ICSI (IntraCytoplasmic Sperm Injection)

Click here buttonICSI is the preferred choice for fertilisation of eggs where:

  • there has been previous failed fertilisation (seen in approximately 1% of IVF cycles)
  • there have been poor fertilisation rates (< 25% of mature eggs fertilised)
  • where the sperm parameters are poor (low sperm count, poor motility, low numbers of normal forms)
  • where sperm is surgically retrieved from the epididymis or testes

You will, of course, be advised if ICSI is required.

Occasionally, the sperm quality on the day of egg collection is suboptimal for IVF and the embryologist from the laboratory will recommend ICSI but only if it is considered really necessary.

Facts relating to ICSI:

There have been many studies looking at the outcome of pregnancies and health of children following conception with ICSI.

  1. Neonatal data on a cohort of 2889 infants born after ICSI (1991-1999) and of 2995 infants born after IVF (1983-1999) reported from Brussels in 2002 showed: ‘The comparison of ICSI and IVF children taking part in an identical follow-up study did not show any increased risk of major malformations and neonatal complications in the ICSI group.’
  2. Congenital anomalies and other perinatal outcomes in ICSI vs naturally conceived pregnancies: a comparative study (2009): ‘ICSI conceived pregnancies were characterized by an increased number of gestations and live-born, and there was no increase in congenital malformations compared to naturally conceived pregnancies.’
  3. When looking to see if there are any differences in ICSI outcome using sperm that has been ejaculated compared with sperm that has been surgically retrieved: ‘A large study performed in Brussels (2011) has shown no differences in neonatal health in terms of birth parameters, major anomalies and chromosomal aberrations in children born using surgically retrieved sperm compared to the outcome of children born after the use of ejaculated sperm.’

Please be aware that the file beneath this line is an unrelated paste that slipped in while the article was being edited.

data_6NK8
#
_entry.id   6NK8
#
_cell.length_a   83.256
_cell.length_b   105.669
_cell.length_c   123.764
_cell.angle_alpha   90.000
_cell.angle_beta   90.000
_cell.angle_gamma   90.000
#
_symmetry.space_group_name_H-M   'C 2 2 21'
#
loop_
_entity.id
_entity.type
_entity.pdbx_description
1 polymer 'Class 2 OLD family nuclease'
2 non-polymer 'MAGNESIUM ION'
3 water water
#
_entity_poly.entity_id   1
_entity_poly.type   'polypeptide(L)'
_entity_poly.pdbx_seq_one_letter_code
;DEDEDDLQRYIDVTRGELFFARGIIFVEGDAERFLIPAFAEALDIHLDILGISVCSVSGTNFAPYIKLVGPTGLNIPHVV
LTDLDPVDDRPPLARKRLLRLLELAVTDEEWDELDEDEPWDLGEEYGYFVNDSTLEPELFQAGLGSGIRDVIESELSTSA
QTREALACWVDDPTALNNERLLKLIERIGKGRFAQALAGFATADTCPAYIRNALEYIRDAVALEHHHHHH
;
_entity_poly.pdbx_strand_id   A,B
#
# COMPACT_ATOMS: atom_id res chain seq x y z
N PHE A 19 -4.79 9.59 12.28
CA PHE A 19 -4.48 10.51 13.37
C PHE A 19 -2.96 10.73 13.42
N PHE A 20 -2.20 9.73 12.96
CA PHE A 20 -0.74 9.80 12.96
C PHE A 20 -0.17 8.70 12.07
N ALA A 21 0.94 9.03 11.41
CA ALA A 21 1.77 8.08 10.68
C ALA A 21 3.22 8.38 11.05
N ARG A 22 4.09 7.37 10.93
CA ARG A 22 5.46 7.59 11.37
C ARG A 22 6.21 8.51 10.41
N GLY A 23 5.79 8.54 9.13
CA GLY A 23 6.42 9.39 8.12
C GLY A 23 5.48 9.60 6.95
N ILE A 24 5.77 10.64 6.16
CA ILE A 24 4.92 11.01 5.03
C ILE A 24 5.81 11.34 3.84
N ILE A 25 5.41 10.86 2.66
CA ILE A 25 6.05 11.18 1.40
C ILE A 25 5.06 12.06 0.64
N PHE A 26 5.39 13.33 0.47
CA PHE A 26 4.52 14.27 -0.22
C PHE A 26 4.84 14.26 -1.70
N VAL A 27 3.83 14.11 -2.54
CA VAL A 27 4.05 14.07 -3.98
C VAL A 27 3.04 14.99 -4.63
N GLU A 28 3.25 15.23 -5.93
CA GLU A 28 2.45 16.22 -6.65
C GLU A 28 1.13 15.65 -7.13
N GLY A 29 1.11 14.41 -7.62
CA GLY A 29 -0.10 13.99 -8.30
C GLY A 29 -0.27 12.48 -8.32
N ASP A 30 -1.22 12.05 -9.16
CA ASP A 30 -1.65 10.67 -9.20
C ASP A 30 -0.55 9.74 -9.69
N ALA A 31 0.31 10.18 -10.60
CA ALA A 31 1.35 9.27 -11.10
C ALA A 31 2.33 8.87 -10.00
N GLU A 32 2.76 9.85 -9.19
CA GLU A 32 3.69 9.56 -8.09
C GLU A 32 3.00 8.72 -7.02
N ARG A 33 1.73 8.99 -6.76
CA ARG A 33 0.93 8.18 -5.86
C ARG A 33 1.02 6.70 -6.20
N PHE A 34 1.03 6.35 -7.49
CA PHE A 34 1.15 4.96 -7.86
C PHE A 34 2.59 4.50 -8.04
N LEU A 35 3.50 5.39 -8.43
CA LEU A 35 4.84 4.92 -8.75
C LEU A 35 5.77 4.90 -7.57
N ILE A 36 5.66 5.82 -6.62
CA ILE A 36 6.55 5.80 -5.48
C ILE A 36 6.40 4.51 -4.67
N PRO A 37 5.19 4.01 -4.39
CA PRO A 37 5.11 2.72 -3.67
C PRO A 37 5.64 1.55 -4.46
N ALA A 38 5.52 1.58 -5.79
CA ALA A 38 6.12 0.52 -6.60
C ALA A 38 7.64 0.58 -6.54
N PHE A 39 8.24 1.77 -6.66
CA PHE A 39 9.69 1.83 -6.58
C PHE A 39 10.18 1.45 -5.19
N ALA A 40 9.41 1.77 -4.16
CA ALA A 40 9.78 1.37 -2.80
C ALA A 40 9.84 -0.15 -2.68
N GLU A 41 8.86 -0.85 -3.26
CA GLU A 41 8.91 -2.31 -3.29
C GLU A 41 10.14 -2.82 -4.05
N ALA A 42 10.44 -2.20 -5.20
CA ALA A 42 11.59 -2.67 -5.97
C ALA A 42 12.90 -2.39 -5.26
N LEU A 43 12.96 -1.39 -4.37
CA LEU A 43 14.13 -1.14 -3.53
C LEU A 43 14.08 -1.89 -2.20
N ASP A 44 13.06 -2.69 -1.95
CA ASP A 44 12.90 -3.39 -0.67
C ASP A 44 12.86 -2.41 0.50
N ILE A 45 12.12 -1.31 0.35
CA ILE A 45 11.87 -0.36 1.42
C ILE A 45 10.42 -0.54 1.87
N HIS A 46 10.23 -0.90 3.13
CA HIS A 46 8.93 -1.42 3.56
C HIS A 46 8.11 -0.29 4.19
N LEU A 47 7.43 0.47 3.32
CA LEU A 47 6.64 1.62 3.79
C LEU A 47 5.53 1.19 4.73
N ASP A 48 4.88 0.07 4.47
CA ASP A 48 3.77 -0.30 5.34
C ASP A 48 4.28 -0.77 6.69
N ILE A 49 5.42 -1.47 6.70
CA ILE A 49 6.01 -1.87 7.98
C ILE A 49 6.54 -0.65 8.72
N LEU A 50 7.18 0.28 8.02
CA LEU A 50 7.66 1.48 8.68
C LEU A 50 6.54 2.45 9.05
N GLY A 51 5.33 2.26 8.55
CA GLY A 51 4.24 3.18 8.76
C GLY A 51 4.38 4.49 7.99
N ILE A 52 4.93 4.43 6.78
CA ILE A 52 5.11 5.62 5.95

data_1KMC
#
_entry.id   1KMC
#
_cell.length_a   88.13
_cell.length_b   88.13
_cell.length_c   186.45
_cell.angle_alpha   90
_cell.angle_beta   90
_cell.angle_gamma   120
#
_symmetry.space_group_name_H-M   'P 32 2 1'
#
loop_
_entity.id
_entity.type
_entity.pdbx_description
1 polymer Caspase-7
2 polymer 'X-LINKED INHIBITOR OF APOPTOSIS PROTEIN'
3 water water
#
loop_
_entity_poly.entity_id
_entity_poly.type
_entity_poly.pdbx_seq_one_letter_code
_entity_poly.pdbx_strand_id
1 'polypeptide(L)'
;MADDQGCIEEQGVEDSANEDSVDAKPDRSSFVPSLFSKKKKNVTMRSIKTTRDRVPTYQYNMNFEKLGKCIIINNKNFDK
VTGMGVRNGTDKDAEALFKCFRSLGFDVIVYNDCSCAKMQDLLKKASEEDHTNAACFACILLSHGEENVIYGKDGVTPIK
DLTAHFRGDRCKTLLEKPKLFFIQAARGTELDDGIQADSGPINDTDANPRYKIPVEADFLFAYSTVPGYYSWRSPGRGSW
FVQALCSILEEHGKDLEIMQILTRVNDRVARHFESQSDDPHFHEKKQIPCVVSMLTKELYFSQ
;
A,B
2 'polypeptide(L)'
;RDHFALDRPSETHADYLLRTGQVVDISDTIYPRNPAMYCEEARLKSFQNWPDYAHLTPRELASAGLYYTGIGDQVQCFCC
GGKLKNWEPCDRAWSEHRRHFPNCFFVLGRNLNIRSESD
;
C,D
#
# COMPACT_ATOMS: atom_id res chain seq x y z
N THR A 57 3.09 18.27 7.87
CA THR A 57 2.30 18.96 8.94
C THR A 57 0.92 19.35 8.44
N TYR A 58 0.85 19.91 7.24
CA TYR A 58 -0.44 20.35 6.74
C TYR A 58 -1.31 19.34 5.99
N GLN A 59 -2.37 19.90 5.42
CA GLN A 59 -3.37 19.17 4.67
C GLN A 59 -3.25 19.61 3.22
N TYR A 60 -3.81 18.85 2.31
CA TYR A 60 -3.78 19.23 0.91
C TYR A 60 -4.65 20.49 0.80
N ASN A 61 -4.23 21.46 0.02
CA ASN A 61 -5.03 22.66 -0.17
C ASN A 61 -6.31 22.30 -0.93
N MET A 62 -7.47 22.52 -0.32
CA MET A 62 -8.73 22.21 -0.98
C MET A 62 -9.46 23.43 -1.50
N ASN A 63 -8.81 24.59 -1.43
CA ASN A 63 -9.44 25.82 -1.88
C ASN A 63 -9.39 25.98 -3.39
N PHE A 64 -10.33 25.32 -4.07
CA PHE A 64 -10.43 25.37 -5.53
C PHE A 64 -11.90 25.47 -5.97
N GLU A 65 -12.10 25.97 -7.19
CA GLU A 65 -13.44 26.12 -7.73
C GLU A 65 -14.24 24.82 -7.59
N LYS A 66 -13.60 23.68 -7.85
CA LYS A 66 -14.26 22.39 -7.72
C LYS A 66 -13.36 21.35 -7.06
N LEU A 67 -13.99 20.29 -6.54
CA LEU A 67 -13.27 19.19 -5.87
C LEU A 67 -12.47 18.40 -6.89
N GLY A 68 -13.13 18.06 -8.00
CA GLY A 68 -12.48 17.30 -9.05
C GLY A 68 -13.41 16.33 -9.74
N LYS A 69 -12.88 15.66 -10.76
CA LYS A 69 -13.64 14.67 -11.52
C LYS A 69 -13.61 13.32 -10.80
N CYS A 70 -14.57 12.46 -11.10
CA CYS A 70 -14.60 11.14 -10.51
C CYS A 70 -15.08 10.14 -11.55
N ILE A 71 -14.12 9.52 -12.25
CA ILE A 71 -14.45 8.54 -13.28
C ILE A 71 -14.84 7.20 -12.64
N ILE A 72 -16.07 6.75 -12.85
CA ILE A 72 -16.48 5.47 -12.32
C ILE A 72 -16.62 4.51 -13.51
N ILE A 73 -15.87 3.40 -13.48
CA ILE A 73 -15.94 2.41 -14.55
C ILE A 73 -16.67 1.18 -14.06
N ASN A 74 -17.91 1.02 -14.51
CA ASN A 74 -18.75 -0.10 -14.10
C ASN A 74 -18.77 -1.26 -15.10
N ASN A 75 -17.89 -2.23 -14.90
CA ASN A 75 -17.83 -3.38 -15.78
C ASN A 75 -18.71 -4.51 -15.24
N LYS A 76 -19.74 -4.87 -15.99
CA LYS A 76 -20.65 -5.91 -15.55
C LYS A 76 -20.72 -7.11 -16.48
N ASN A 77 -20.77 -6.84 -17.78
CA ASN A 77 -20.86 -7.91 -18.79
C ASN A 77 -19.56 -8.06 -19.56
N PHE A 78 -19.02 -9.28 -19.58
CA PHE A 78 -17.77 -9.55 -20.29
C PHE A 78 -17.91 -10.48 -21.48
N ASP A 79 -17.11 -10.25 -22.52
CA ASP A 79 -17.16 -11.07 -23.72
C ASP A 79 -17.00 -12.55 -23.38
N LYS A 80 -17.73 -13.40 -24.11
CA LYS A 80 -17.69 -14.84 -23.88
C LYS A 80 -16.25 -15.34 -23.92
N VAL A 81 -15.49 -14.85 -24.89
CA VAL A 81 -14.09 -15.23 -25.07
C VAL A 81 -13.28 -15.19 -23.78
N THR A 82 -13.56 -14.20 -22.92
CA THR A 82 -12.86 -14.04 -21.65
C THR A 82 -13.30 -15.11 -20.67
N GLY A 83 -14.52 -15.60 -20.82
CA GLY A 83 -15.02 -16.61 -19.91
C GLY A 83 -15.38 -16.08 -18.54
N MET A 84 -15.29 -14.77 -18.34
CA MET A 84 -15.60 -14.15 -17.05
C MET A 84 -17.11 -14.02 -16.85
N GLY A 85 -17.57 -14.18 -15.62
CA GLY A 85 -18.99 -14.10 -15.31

4. Perinatal outcome, health, growth, and medical care utilization of 5- to 8-year-old intracytoplasmic sperm injection singletons (2008): ‘No adverse health outcomes (congenital malformations, health, growth, and medical consumption) were identified in ICSI singletons up to age 5-8 years compared to IVF and natural conception singletons, besides poorer perinatal outcomes (prematurity and low birth weight) after ICSI versus natural conception.’

Hum Reprod. 2002 Mar;17(3):671-94.
Neonatal data on a cohort of 2889 infants born after ICSI (1991-1999) and of 2995 infants born after IVF (1983-1999).
Bonduelle M, Liebaers I, Deketelaere V, Derde MP, Camus M, Devroey P, Van Steirteghem A.

J Assist Reprod Genet. 2009 Jul;26(7):377-81. doi: 10.1007/s10815-009-9329-3. Epub 2009 Aug 13.
Congenital anomalies and other perinatal outcomes in ICSI vs. naturally conceived
Al-Fifi S, Al-Binali A, Al-Shahrani M, Shafiq H, Bahar M, Almushait M, Sobandi L, Eskandar M.

Hum Reprod. 2011 Jul;26(7):1752-8. doi: 10.1093/humrep/der121. Epub 2011 Apr 21.
Neonatal outcome of 724 children born after ICSI using non-ejaculated sperm.
Belva F, De Schrijver F, Tournaye H, Liebaers I, Devroey P, Haentjens P, Bonduelle M.

Fertil Steril. 2008 May;89(5):1133-46. doi: 10.1016/j.fertnstert.2007.04.049. Epub 2008 Jan 3.
Perinatal outcome, health, growth, and medical care utilization of 5- to 8-year-old intracytoplasmic sperm injection singletons.
Knoester M, Helmerhorst FM, Vandenbroucke JP, van der Westerlaken LA, Walther FJ, Veen S; Leiden Artificial Reproductive Techniques Follow-up Project (L-art-FUP).